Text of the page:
ISLAMABAD: The Supreme Court on Monday directed the chief election commissioner (CEC) and the Election Commission of Pakistan (ECP) members to appear before it, and inform about the scheme devised for holding Senate election to guard against the corrupt practices.
The court noted that the ECP under Article 218(3) is empowered to organise and conduct the election, and to make such arrangements as are necessary to ensure that the election is conducted honestly, justly, fairly, and in accordance with law, and that corrupt practices are guarded against.
The bench in its short order, which was dictated in the Court, stated that there is a general perception that the corrupt practice are rampant in the Senate election and with regard to such perception, the ECP has not devised such scheme which it prima facie is entitled.
A five-member bench, headed by Chief Justice Gulzar Ahmed, and comprising Justice Mushir Alam, Justice Umar Ata Bandial, Justice Ijazul Ahsan, and Justice Yahya Afridi heard the reference regarding holding of the Senate election either through a “secret ballot” or an “open ballot”.
The chief justice said the ECP had been given duty under law to guard against the corrupt practice.
He said not only the schedule for the Senate election, the ECP also had to give the scheme to guard against the corrupt practice.
Justice Ijaz inquired from the ECP’s counsel what has been done that the corrupt practice is guarded against.
ECP lawyer Barrister Sharjeel informed that the Commission never shies away when the complaint about the corrupt practice has come before it.
Upon that, the judge remarked that it is not the matter of shying away, but what mechanism has been developed by the ECP for transparency, and that the corrupt practice is guarded against.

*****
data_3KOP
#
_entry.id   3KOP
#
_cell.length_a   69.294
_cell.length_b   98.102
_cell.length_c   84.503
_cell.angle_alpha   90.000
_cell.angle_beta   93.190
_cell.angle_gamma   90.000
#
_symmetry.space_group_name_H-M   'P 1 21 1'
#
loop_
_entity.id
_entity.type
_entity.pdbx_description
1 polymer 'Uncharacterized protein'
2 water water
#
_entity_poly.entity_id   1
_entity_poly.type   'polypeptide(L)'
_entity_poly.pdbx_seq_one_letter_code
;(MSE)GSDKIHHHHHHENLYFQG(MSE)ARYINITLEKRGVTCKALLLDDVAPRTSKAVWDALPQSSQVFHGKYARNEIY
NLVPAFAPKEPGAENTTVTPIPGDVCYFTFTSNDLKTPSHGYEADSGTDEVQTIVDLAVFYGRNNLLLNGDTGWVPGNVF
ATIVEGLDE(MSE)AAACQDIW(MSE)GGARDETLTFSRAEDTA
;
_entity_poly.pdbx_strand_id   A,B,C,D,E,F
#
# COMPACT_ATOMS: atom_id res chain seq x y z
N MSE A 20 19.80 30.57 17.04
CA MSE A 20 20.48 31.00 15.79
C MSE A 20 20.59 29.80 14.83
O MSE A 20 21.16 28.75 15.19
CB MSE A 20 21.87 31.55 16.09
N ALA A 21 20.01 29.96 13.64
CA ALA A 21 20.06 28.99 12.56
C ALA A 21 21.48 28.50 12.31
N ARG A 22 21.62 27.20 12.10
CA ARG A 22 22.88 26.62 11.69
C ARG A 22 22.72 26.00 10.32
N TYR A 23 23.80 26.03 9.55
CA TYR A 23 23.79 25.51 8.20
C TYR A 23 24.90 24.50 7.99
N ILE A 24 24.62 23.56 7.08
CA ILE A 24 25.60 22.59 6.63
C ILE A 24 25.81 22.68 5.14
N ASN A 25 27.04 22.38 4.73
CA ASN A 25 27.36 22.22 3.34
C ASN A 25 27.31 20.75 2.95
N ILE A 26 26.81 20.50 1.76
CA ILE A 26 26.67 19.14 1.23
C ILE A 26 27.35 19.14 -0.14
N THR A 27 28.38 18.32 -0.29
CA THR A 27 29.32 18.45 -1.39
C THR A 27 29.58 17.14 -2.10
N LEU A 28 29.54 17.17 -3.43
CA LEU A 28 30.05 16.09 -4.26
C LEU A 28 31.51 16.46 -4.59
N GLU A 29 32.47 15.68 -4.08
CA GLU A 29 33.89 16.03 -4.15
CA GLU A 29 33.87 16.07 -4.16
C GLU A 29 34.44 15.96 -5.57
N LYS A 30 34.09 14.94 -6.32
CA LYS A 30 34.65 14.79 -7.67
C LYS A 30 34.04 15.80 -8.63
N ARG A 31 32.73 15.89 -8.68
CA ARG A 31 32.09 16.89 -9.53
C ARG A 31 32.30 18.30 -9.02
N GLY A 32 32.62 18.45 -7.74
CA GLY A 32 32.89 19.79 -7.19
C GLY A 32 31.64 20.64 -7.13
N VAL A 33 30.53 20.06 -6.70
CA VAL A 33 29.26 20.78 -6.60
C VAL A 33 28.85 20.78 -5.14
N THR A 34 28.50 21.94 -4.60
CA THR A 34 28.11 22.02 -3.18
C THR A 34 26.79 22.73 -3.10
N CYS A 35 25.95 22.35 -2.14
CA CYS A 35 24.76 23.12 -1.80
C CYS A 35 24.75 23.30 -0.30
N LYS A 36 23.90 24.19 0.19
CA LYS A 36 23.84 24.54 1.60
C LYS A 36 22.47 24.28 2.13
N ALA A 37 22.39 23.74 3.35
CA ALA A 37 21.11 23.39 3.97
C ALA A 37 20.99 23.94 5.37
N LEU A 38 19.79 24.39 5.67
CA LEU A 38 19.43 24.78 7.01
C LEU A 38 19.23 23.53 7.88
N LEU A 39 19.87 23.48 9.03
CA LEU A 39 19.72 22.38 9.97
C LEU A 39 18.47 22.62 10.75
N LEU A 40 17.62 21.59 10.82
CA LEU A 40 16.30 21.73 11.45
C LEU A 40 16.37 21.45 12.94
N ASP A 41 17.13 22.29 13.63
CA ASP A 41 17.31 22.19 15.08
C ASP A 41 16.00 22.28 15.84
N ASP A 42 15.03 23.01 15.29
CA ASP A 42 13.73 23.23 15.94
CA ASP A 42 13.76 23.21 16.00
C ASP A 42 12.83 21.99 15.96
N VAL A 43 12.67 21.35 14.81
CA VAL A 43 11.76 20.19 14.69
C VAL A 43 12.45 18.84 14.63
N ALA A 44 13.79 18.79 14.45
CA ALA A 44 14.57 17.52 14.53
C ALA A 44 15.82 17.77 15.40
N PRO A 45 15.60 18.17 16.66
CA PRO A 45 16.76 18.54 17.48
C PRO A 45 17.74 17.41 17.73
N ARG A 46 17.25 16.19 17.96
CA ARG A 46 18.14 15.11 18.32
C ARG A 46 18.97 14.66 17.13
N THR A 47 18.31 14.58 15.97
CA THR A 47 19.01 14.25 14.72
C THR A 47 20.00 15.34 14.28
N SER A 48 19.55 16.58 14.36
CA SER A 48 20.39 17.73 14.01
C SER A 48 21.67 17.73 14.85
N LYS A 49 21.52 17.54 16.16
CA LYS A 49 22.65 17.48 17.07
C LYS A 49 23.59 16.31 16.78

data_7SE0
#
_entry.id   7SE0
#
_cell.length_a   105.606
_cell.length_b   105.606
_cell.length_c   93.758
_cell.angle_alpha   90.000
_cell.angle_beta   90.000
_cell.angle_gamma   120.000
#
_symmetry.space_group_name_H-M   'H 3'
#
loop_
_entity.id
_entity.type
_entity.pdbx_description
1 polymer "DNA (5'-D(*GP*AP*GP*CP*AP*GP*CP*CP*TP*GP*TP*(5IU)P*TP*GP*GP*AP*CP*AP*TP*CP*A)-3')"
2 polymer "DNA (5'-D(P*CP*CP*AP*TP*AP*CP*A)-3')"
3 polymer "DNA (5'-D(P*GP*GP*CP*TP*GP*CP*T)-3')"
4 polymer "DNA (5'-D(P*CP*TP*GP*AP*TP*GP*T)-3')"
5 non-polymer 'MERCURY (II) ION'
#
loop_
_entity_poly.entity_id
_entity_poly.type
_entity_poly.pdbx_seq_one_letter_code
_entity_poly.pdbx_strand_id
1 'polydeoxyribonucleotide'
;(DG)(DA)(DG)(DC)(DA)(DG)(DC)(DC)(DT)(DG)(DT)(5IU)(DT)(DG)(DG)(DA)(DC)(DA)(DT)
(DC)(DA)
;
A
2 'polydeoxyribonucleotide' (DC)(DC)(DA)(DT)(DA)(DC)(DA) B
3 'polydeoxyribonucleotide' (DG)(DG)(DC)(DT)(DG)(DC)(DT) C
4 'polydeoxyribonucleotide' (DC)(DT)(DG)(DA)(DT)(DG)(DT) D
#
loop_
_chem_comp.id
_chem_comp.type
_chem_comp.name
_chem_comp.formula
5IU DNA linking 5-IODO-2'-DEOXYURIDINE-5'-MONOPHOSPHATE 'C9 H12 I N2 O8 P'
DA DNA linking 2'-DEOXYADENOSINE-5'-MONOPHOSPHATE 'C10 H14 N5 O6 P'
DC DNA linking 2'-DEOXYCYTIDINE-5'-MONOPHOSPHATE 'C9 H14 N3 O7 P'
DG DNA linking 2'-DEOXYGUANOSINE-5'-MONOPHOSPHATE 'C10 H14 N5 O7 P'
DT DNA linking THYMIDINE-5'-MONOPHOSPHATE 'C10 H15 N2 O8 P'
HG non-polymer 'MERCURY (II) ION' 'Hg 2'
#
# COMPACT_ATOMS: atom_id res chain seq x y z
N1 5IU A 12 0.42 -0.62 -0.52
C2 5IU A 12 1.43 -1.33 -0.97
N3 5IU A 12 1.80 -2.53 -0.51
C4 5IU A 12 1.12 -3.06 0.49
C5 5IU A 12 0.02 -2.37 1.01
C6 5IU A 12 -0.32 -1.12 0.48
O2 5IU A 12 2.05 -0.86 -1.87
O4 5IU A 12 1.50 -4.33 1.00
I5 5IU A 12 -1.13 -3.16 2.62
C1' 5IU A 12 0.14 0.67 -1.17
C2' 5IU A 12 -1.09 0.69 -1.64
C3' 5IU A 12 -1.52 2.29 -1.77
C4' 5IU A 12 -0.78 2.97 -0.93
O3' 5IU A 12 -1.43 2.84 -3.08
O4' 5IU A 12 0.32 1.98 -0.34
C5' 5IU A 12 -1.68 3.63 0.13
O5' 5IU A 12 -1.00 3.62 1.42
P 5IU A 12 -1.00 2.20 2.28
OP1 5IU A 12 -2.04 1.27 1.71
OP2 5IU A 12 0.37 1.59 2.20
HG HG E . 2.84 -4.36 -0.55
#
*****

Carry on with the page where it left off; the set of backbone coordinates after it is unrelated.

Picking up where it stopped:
He said at the time of election, a voter signs and puts a thumb impression on the counterfoil of the ballot paper.
He questioned why the voter’s identity could be identified through thumb impression from NADRA records.
Attorney General for Pakistan Khalid Jawed Khan agreeing with Justice Ijaz said the voting should be done through a secret ballot but if the party head later finds out wrongdoing then it could be checked from the ECP’s record.
At the onset of the hearing, the attorney general submitted that after the last hearing besides the political parties, the Pakistan Bar Council (PBC) and the Sindh High Court Bar Association (SHCBA) also filed applications to become party in the case. He said the SHCBA on January 4, 2021 had condemned the reference as mala fide attempt and passed resolution against it, adding the PBC had also joined hands with the political parties.
He said Section 13 of Legal Practitioners and Bar Councils Act, 1973, elaborately mention the functions of the councils.
The chief justice said the court would examine and protect only the constitutional provisions.
Justice Ijaz noted that the SHCBA not only passed the resolution but sent it to the judges.
“We will not permit the Bars which is beyond their mandate, constitution and top of it to protect the independence of the judiciary.”
He said a line needed to be drawn where the jurisdiction of the apex court and the role of the Bars.
The attorney general said there is an existential threat and deafening silence by the bar councils/association as they are coming against the holding of the Senate election through an open ballot.
The chief justice said they [Bars] are welcome to plead constitutional and legal points, adding the Bar Councils should be independent of the political parties’ influence.
Justice Bandial said the main question before the court is whether the Senate election is under the constitution or the law.
The attorney general argued that whenever the Supreme Court interpreted the constitution provisions, the parliament has not only followed it but also guided by and amended the laws.
The court noted that free vote is provided in the constitution, adding the free vote is possible only through the secret ballot, which is used for the direct vote and the proportional system.
However, the attorney general contended that the minorities and the women seats were filled through parties preferences.
The case was adjourned until today (Tuesday).
Copyright Business Recorder, 2021